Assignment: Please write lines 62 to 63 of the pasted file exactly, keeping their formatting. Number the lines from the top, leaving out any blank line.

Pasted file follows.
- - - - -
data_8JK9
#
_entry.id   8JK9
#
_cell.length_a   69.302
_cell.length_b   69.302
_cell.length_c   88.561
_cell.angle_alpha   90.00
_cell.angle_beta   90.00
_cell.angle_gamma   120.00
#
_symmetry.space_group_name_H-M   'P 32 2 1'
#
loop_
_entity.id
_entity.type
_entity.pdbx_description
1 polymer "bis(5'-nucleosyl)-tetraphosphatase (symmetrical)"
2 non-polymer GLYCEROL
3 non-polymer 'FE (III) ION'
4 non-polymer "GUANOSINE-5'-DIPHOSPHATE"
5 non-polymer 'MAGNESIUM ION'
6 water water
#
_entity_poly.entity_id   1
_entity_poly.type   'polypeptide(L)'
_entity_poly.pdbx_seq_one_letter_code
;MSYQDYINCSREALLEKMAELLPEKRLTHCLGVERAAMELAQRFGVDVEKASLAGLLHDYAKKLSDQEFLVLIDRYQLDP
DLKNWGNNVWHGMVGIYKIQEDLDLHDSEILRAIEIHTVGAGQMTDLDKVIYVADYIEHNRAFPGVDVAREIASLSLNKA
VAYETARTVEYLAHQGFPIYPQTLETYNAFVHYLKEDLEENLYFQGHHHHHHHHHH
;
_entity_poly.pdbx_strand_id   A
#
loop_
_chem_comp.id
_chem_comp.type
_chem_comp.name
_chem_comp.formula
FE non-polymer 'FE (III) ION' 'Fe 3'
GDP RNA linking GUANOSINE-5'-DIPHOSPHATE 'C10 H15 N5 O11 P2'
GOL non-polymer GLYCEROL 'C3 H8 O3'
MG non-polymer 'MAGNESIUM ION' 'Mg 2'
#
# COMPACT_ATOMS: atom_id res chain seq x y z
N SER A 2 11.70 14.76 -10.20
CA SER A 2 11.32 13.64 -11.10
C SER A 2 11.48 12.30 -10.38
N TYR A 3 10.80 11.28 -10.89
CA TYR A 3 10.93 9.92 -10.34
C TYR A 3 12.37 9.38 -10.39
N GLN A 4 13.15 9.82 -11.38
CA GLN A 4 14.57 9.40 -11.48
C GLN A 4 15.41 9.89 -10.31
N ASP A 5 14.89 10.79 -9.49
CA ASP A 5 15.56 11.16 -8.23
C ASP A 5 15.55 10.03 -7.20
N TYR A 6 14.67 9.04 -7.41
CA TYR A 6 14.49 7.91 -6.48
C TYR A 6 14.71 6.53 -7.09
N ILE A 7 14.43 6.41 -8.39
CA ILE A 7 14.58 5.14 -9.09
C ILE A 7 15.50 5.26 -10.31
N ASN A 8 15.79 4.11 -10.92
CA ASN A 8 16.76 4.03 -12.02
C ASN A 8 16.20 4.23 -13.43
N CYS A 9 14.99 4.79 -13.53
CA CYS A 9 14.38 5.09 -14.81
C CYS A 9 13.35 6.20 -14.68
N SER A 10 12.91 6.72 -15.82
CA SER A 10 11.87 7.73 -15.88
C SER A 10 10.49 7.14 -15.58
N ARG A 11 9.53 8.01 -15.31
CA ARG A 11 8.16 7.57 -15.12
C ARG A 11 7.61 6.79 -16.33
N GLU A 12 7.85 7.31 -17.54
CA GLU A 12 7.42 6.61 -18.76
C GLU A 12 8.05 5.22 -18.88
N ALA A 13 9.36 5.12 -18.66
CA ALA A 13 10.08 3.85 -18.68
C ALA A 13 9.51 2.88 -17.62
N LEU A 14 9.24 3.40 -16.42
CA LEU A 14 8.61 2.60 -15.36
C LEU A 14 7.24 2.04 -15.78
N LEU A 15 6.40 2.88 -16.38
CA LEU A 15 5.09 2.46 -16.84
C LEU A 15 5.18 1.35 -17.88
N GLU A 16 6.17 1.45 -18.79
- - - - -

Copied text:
C ILE A 7 15.50 5.26 -10.31
N ASN A 8 15.79 4.11 -10.92